Anti-missionary sentiment runs high after Lebanon murder
After the murder of American missionary Bonnie Penner (which news sources have seemed to settle on as her last name instead of Witherall or Weatherall), one would be justified in expecting some sort of backlash. After all, officials are trying to figure out whether she was killed out of general anti-American sentiment or if she was specifically targeted as a missionary—but in either case the culprit is almost certainly a Muslim. As it turns out, the backlash continues to be against evangelical Christians, not extremist Muslims.
In Lebanon, the influential Muslim magazine The Pulpit of the Calling editorialized against the Christian and Missionary Alliance, Penner's sending agency. "They destroy the fighting spirit of the children, especially of the Palestinian youth, by teaching them not to fight the Jews, for the Palestinians to forgive the Jews and leave them Jerusalem," the article said, according to The New York Times. The magazine also claimed that the C&MA tells children and young men that it can arrange an education in the United States—but only if they convert to Christianity.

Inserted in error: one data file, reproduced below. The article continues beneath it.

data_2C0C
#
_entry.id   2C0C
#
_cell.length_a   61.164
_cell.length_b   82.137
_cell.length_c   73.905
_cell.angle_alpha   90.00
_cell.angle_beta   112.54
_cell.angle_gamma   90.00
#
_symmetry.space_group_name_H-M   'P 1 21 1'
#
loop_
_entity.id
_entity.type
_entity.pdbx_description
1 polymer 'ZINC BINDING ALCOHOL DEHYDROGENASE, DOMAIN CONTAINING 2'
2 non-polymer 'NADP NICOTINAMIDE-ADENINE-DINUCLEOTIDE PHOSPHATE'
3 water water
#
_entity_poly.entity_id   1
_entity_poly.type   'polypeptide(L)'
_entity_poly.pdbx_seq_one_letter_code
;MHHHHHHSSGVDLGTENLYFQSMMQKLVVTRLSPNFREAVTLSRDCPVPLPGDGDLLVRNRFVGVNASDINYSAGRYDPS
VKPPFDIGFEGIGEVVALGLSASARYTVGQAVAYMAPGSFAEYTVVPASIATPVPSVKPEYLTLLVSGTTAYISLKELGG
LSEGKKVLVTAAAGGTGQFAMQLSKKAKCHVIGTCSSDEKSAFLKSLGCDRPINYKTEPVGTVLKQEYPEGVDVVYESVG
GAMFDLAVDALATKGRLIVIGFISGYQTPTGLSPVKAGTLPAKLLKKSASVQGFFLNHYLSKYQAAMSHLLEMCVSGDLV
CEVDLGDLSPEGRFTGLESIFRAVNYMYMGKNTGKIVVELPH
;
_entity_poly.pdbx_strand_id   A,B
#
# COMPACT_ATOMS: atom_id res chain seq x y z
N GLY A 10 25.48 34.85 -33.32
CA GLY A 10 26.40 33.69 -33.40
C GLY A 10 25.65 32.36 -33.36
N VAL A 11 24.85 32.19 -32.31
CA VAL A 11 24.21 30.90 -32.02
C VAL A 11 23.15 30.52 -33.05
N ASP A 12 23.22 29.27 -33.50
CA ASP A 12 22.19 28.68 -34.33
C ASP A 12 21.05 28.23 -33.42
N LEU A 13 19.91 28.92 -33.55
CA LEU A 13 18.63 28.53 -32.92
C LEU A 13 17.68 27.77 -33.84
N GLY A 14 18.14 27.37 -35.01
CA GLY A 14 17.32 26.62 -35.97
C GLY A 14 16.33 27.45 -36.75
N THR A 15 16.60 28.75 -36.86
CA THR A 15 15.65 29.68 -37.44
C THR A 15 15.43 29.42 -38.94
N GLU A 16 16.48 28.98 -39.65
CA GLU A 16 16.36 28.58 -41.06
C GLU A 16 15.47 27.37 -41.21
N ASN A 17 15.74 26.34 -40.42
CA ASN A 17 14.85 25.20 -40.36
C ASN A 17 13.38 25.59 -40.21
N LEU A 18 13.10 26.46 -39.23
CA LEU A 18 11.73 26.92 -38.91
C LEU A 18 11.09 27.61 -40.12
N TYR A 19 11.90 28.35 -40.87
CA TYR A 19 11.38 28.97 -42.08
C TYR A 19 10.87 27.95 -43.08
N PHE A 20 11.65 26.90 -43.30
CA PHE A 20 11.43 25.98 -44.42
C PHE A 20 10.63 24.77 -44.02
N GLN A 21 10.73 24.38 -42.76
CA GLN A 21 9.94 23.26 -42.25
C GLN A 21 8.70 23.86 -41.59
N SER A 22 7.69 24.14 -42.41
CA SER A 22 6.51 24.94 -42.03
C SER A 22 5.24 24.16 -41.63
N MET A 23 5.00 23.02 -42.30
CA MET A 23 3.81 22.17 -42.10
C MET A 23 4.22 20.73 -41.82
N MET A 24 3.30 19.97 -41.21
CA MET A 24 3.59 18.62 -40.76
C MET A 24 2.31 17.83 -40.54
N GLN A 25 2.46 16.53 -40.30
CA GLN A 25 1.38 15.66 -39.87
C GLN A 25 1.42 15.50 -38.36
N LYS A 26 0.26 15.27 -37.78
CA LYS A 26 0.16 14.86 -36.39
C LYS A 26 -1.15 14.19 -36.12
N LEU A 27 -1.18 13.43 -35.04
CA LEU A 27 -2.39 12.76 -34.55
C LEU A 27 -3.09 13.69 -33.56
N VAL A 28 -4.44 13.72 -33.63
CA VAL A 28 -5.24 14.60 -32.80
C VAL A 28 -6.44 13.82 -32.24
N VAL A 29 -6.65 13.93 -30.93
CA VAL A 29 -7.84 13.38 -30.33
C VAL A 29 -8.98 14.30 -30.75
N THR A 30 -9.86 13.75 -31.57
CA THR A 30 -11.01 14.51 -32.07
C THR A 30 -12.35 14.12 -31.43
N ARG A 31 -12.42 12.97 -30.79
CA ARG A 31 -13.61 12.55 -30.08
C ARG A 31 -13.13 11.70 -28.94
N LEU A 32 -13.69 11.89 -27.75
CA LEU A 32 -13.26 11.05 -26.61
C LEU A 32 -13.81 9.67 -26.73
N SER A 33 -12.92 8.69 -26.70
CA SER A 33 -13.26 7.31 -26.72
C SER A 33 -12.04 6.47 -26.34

Sheik Maher Hammoud, a Sunni Muslim cleric in the town where Penner was killed, said that the Unity Center where she worked promotes Judaism more than Christianity. That's just an outright lie to inspire anti-Jewish hatred against Penner's coworkers.
But it's not just Lebanese Muslims who are condemning Penner's missionary work. Bishop George Kuweiter of the Greek Catholic Church likened the missionaries to terrorists, saying they operate in "cells" under the guise of Christianity. "Even we wonder who is behind them, who brought them and in whose name they operate," he told the Associated ...1